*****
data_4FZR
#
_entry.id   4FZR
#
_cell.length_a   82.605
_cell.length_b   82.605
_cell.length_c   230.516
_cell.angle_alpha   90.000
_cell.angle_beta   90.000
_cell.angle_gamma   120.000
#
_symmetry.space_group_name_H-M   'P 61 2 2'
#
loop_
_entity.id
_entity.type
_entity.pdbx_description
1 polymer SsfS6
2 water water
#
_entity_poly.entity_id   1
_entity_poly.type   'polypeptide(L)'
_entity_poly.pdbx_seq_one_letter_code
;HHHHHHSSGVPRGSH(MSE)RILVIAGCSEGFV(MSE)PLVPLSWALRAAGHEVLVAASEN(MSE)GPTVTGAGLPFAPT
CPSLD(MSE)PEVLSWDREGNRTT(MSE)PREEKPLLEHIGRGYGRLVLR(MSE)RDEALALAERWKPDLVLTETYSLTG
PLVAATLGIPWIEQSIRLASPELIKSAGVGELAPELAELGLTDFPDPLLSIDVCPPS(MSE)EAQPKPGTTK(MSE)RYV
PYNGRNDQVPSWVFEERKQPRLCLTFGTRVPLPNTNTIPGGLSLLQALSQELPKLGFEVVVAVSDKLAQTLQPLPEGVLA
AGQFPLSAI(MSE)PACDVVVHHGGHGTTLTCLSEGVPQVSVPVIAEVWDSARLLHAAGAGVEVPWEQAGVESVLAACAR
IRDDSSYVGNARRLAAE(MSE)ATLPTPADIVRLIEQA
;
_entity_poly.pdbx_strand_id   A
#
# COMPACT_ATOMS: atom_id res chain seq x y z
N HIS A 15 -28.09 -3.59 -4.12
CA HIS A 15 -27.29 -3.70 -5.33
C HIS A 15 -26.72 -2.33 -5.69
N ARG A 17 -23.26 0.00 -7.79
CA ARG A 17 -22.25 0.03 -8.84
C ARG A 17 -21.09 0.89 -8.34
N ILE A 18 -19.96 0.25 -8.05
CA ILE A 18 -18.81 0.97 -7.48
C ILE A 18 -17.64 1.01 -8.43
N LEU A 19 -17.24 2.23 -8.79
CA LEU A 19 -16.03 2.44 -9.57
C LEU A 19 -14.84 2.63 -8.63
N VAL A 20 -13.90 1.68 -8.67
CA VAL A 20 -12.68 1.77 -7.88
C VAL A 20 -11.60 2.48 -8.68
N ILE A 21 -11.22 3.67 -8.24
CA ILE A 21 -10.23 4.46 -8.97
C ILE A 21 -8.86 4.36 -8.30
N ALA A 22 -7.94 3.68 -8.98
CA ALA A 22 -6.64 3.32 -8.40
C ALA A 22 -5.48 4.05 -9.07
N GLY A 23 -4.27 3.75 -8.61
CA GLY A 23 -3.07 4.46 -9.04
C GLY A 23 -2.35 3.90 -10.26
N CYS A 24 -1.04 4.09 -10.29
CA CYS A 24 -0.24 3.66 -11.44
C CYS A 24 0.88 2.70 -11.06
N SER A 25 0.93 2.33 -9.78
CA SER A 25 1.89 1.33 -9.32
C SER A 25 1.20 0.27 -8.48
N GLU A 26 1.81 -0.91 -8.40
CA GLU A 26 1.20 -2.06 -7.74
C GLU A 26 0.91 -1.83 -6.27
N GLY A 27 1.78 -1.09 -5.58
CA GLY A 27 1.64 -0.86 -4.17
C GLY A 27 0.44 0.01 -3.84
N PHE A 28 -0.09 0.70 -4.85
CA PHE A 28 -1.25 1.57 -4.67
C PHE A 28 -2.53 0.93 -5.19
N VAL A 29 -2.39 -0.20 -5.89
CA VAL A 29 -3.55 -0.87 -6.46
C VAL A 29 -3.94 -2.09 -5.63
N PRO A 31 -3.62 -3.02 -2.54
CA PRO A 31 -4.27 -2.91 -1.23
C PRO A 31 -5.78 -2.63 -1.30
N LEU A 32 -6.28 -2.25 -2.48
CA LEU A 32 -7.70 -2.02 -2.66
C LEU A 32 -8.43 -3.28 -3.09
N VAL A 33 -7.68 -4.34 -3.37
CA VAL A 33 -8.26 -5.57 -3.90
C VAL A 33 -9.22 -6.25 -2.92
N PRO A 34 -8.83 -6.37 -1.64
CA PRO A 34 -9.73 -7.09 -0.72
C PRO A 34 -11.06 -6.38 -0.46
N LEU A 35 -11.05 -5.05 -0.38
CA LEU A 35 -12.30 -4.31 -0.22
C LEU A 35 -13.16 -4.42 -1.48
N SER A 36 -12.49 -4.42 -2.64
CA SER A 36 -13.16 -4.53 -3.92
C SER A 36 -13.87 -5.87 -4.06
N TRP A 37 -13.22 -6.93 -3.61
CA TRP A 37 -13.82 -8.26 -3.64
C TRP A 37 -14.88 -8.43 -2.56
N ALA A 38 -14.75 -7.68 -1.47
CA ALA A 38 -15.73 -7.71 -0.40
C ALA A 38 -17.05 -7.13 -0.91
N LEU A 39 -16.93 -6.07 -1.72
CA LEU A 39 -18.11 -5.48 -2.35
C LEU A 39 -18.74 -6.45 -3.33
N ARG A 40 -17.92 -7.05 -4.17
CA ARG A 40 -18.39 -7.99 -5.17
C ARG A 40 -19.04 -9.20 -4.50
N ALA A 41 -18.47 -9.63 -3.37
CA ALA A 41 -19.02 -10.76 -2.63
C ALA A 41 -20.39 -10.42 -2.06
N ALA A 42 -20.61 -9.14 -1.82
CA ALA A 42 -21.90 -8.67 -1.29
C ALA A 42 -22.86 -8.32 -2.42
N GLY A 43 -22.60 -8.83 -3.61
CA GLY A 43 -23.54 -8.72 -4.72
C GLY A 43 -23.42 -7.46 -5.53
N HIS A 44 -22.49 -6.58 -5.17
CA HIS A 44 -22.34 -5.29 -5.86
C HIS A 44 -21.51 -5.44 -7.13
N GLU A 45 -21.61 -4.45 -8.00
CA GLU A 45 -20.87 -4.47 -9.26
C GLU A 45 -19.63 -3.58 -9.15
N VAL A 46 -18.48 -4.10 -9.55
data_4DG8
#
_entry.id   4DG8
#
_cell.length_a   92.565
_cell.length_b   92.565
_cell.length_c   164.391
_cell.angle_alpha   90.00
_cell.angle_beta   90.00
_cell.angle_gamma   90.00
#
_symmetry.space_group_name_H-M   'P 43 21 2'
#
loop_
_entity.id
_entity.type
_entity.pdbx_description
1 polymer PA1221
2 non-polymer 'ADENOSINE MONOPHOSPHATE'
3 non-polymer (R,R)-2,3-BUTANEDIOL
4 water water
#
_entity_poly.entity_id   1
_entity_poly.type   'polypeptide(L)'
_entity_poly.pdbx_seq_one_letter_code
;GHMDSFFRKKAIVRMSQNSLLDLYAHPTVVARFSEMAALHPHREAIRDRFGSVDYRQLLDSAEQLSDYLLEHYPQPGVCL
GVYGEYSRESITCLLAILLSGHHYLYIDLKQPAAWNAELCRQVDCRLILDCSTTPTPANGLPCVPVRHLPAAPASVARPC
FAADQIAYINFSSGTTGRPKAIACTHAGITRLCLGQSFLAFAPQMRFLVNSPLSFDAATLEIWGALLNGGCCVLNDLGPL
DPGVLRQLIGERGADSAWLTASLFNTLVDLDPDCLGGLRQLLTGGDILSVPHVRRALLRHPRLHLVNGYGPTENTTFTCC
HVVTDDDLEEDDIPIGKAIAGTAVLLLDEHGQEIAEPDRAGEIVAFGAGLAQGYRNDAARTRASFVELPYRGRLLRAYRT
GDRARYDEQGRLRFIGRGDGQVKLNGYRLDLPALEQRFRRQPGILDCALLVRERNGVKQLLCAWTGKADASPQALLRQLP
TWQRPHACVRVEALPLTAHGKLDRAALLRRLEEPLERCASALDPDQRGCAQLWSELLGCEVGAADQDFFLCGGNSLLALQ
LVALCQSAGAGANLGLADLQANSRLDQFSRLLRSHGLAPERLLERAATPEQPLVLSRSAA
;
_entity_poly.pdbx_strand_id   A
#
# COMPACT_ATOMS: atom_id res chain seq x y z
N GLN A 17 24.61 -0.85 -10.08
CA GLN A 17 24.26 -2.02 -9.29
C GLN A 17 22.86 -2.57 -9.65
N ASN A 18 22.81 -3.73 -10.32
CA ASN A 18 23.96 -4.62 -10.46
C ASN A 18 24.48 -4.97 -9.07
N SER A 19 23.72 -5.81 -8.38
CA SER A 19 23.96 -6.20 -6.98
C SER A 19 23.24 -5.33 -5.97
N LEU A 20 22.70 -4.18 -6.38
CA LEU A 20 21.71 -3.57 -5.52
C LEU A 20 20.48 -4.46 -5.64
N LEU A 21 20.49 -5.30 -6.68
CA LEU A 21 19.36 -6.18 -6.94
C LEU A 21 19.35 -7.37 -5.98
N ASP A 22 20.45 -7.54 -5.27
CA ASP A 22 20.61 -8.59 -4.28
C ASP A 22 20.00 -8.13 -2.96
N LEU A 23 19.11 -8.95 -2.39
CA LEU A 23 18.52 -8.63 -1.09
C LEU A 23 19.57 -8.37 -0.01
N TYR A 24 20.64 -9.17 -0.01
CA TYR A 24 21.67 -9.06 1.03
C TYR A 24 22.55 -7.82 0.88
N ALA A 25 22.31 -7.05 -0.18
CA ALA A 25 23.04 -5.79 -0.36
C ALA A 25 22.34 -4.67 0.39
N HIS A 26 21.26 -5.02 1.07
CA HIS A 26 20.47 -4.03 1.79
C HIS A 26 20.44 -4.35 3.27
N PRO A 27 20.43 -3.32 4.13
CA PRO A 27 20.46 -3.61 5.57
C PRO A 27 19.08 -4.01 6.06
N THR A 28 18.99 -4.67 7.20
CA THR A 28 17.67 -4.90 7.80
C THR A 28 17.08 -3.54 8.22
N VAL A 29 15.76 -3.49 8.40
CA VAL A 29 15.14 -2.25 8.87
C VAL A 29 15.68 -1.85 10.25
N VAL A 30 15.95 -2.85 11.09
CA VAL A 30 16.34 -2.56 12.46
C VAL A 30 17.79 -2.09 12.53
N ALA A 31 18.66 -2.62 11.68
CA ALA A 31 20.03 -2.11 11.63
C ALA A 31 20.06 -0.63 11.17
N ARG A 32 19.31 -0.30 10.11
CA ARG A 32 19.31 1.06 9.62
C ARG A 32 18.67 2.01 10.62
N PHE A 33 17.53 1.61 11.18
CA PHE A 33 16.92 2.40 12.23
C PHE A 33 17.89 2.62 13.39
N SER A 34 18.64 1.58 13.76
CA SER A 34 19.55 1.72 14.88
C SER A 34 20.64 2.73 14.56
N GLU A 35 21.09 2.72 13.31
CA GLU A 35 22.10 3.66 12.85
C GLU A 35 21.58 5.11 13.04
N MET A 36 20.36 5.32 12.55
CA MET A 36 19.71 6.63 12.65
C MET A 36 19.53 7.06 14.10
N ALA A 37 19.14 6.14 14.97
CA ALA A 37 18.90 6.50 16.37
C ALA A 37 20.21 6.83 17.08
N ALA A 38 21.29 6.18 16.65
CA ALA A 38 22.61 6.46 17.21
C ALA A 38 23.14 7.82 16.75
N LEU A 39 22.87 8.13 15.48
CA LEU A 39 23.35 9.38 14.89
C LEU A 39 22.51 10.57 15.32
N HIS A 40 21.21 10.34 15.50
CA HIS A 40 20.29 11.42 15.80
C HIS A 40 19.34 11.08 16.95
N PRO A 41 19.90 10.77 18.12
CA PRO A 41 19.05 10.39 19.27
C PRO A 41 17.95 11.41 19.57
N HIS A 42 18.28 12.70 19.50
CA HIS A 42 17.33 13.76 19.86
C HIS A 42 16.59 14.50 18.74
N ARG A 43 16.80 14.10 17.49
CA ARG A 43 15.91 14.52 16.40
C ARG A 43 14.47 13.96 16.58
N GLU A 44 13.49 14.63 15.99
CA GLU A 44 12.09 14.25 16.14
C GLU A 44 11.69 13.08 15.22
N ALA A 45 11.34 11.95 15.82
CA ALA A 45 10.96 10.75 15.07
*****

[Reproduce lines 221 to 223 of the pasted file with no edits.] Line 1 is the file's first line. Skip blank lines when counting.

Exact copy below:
C ALA A 37 20.21 6.83 17.08
N ALA A 38 21.29 6.18 16.65
CA ALA A 38 22.61 6.46 17.21